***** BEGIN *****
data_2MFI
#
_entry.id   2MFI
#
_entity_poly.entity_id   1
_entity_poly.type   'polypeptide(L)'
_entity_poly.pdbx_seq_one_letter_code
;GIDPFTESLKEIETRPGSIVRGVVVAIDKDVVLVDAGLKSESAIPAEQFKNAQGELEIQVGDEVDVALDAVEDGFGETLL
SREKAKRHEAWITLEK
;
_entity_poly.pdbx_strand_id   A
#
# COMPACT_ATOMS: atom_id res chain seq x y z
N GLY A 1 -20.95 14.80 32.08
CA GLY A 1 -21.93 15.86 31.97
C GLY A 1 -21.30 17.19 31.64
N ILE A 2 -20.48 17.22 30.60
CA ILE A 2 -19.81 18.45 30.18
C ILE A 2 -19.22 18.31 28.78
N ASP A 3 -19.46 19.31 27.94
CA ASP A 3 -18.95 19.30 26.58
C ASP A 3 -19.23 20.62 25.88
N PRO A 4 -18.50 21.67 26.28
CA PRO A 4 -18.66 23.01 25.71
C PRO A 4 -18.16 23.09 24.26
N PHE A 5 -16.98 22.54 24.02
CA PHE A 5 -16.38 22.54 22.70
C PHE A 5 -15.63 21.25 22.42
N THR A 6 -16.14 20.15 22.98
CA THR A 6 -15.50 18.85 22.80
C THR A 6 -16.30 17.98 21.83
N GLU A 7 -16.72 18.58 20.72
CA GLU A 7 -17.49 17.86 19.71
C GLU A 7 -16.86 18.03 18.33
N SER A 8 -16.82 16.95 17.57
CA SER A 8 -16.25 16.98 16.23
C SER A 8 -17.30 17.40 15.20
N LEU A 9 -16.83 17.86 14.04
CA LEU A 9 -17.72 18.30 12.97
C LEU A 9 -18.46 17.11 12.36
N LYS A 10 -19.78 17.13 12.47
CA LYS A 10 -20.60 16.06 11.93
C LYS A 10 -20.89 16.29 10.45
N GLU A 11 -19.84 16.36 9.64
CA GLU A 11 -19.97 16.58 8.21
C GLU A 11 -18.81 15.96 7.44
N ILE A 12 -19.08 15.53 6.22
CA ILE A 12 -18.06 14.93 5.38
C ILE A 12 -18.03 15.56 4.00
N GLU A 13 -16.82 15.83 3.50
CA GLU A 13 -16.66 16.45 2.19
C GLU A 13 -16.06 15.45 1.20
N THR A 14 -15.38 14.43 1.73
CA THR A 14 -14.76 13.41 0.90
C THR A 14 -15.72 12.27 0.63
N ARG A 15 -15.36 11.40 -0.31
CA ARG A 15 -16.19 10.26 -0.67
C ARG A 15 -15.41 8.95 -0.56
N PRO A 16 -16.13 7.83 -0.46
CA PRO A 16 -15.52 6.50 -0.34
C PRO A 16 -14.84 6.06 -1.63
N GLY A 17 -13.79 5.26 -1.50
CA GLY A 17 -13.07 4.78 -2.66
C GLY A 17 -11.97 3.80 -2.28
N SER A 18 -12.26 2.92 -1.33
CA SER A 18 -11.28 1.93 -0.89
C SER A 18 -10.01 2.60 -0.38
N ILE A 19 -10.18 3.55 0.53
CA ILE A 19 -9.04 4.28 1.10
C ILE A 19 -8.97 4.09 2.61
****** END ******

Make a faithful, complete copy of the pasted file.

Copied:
data_2MFI
#
_entry.id   2MFI
#
_entity_poly.entity_id   1
_entity_poly.type   'polypeptide(L)'
_entity_poly.pdbx_seq_one_letter_code
;GIDPFTESLKEIETRPGSIVRGVVVAIDKDVVLVDAGLKSESAIPAEQFKNAQGELEIQVGDEVDVALDAVEDGFGETLL
SREKAKRHEAWITLEK
;
_entity_poly.pdbx_strand_id   A
#
# COMPACT_ATOMS: atom_id res chain seq x y z
N GLY A 1 -20.95 14.80 32.08
CA GLY A 1 -21.93 15.86 31.97
C GLY A 1 -21.30 17.19 31.64
N ILE A 2 -20.48 17.22 30.60
CA ILE A 2 -19.81 18.45 30.18
C ILE A 2 -19.22 18.31 28.78
N ASP A 3 -19.46 19.31 27.94
CA ASP A 3 -18.95 19.30 26.58
C ASP A 3 -19.23 20.62 25.88
N PRO A 4 -18.50 21.67 26.28
CA PRO A 4 -18.66 23.01 25.71
C PRO A 4 -18.16 23.09 24.26
N PHE A 5 -16.98 22.54 24.02
CA PHE A 5 -16.38 22.54 22.70
C PHE A 5 -15.63 21.25 22.42
N THR A 6 -16.14 20.15 22.98
CA THR A 6 -15.50 18.85 22.80
C THR A 6 -16.30 17.98 21.83
N GLU A 7 -16.72 18.58 20.72
CA GLU A 7 -17.49 17.86 19.71
C GLU A 7 -16.86 18.03 18.33
N SER A 8 -16.82 16.95 17.57
CA SER A 8 -16.25 16.98 16.23
C SER A 8 -17.30 17.40 15.20
N LEU A 9 -16.83 17.86 14.04
CA LEU A 9 -17.72 18.30 12.97
C LEU A 9 -18.46 17.11 12.36
N LYS A 10 -19.78 17.13 12.47
CA LYS A 10 -20.60 16.06 11.93
C LYS A 10 -20.89 16.29 10.45
N GLU A 11 -19.84 16.36 9.64
CA GLU A 11 -19.97 16.58 8.21
C GLU A 11 -18.81 15.96 7.44
N ILE A 12 -19.08 15.53 6.22
CA ILE A 12 -18.06 14.93 5.38
C ILE A 12 -18.03 15.56 4.00
N GLU A 13 -16.82 15.83 3.50
CA GLU A 13 -16.66 16.45 2.19
C GLU A 13 -16.06 15.45 1.20
N THR A 14 -15.38 14.43 1.73
CA THR A 14 -14.76 13.41 0.90
C THR A 14 -15.72 12.27 0.63
N ARG A 15 -15.36 11.40 -0.31
CA ARG A 15 -16.19 10.26 -0.67
C ARG A 15 -15.41 8.95 -0.56
N PRO A 16 -16.13 7.83 -0.46
CA PRO A 16 -15.52 6.50 -0.34
C PRO A 16 -14.84 6.06 -1.63
N GLY A 17 -13.79 5.26 -1.50
CA GLY A 17 -13.07 4.78 -2.66
C GLY A 17 -11.97 3.80 -2.28
N SER A 18 -12.26 2.92 -1.33
CA SER A 18 -11.28 1.93 -0.89
C SER A 18 -10.01 2.60 -0.38
N ILE A 19 -10.18 3.55 0.53
CA ILE A 19 -9.04 4.28 1.10
C ILE A 19 -8.97 4.09 2.61